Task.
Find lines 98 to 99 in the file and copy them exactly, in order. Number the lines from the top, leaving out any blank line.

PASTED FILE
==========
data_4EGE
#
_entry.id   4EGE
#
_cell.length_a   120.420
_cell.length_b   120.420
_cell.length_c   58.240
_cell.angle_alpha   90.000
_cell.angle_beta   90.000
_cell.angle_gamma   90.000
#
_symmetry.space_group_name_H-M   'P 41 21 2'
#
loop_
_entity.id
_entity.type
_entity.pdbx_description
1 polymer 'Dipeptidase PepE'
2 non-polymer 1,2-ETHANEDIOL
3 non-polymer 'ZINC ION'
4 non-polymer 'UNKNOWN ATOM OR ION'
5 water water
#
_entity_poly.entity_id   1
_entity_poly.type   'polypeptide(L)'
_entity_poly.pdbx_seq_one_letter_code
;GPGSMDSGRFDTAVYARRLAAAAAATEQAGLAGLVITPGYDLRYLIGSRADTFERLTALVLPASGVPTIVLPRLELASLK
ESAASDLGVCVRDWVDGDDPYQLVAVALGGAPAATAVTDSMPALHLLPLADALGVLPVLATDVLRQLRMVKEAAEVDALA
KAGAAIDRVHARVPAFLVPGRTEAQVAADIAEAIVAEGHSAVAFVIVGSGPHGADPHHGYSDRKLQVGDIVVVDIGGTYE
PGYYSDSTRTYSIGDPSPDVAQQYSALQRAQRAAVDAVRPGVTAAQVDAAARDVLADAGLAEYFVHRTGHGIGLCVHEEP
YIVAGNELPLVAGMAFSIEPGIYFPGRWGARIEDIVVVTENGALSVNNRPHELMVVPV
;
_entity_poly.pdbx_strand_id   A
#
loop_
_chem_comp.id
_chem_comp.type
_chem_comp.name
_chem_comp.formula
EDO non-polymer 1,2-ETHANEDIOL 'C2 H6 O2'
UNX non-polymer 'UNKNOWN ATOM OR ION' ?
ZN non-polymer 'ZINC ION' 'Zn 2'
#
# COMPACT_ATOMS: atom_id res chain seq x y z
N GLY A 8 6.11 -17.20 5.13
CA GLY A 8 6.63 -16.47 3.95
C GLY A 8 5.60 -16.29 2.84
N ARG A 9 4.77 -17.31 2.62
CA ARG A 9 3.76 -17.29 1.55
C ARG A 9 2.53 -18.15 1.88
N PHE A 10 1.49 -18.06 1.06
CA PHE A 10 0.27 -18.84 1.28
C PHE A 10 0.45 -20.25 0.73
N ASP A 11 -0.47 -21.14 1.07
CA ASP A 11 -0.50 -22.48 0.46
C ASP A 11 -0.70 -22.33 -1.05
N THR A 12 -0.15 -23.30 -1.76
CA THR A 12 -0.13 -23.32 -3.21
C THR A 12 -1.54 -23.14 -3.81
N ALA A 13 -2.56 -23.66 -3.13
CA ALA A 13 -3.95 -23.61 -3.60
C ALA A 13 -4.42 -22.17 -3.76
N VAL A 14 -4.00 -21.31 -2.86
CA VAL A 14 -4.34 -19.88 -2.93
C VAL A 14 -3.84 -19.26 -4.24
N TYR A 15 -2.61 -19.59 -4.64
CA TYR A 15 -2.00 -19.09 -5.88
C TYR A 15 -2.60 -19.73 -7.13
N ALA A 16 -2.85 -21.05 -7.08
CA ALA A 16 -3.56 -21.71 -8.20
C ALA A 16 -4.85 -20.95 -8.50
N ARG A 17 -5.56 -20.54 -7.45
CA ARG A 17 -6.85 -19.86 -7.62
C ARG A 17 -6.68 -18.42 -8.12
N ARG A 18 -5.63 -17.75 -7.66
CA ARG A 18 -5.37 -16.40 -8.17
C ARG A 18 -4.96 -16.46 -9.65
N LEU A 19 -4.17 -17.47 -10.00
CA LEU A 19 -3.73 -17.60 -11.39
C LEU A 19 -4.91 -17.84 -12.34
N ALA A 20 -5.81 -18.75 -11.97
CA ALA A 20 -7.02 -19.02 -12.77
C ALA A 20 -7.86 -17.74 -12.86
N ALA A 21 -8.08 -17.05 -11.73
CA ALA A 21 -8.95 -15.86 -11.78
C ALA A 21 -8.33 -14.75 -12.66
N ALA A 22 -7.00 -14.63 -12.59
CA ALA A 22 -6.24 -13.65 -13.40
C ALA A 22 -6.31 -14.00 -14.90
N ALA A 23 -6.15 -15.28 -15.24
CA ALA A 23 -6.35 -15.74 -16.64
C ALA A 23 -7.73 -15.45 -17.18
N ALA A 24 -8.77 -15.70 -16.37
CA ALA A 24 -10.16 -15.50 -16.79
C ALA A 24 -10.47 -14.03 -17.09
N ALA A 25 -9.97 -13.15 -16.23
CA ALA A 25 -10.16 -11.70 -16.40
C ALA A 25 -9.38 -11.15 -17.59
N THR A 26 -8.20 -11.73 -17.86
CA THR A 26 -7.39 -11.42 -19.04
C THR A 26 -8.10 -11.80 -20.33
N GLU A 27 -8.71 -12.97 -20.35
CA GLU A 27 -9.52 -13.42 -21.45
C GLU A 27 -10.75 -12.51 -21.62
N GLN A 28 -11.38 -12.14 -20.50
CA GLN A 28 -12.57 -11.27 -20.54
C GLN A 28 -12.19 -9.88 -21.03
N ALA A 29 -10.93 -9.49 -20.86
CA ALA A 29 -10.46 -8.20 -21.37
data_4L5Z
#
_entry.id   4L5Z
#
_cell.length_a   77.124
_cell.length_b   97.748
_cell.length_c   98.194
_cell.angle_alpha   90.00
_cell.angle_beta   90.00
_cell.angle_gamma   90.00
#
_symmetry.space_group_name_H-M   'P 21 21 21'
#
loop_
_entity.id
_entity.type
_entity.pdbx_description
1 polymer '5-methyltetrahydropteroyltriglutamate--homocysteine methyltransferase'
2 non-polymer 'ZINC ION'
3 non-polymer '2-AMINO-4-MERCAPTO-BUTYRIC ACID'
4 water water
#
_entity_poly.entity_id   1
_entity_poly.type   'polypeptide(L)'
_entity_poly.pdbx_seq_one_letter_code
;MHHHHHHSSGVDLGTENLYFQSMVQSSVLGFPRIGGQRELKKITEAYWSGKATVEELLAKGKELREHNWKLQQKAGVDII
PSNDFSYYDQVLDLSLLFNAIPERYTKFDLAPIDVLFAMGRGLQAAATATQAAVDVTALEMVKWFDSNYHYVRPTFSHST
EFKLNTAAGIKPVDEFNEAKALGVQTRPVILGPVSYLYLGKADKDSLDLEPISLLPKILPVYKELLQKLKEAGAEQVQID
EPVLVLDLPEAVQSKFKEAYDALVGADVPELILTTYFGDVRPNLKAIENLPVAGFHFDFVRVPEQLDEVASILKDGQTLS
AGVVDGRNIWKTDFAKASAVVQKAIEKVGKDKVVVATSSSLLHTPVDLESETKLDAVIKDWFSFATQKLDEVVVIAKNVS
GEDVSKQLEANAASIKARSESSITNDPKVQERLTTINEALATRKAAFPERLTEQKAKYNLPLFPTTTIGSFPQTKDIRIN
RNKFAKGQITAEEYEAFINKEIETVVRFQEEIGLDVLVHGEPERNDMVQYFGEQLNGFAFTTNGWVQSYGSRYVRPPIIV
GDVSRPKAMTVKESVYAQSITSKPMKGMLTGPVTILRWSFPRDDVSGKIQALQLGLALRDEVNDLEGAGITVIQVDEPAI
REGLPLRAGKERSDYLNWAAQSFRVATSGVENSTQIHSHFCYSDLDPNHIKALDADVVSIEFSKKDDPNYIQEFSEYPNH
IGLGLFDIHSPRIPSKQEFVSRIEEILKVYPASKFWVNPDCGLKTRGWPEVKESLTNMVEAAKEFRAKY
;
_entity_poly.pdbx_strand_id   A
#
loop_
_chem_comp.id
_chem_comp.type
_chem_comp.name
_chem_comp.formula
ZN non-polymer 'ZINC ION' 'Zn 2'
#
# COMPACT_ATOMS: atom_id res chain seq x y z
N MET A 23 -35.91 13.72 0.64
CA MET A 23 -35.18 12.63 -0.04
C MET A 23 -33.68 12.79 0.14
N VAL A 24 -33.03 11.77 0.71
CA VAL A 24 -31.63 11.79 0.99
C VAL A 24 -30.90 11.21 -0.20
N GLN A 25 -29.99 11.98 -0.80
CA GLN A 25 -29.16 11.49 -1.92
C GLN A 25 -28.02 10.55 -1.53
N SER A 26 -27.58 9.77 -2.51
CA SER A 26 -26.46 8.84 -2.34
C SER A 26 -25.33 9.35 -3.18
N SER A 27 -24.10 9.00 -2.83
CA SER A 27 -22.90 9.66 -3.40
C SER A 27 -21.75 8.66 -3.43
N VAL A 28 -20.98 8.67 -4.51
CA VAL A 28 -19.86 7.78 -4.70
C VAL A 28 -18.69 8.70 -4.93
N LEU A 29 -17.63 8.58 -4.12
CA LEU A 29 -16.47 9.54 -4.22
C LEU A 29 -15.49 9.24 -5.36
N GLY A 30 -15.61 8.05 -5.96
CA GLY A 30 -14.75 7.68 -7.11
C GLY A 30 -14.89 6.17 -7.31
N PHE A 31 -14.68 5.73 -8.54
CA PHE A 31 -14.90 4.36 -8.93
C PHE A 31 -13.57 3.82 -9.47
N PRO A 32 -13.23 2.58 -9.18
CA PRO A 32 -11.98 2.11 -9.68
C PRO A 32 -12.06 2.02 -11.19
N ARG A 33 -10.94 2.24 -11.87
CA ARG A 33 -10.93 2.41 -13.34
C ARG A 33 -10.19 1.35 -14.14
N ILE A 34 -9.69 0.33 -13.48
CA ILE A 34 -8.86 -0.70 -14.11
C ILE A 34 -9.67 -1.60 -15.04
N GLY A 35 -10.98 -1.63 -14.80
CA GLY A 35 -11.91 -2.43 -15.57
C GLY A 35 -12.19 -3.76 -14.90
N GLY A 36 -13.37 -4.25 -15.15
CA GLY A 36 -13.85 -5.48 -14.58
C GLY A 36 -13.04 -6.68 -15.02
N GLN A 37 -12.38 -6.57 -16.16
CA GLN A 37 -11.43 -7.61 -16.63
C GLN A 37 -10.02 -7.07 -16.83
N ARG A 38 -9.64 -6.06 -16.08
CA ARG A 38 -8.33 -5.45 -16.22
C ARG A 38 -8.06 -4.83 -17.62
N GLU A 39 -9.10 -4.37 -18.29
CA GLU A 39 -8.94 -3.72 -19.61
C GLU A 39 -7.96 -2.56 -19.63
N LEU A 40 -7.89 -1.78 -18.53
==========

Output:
C ALA A 25 -9.38 -11.15 -17.59
N THR A 26 -8.20 -11.73 -17.86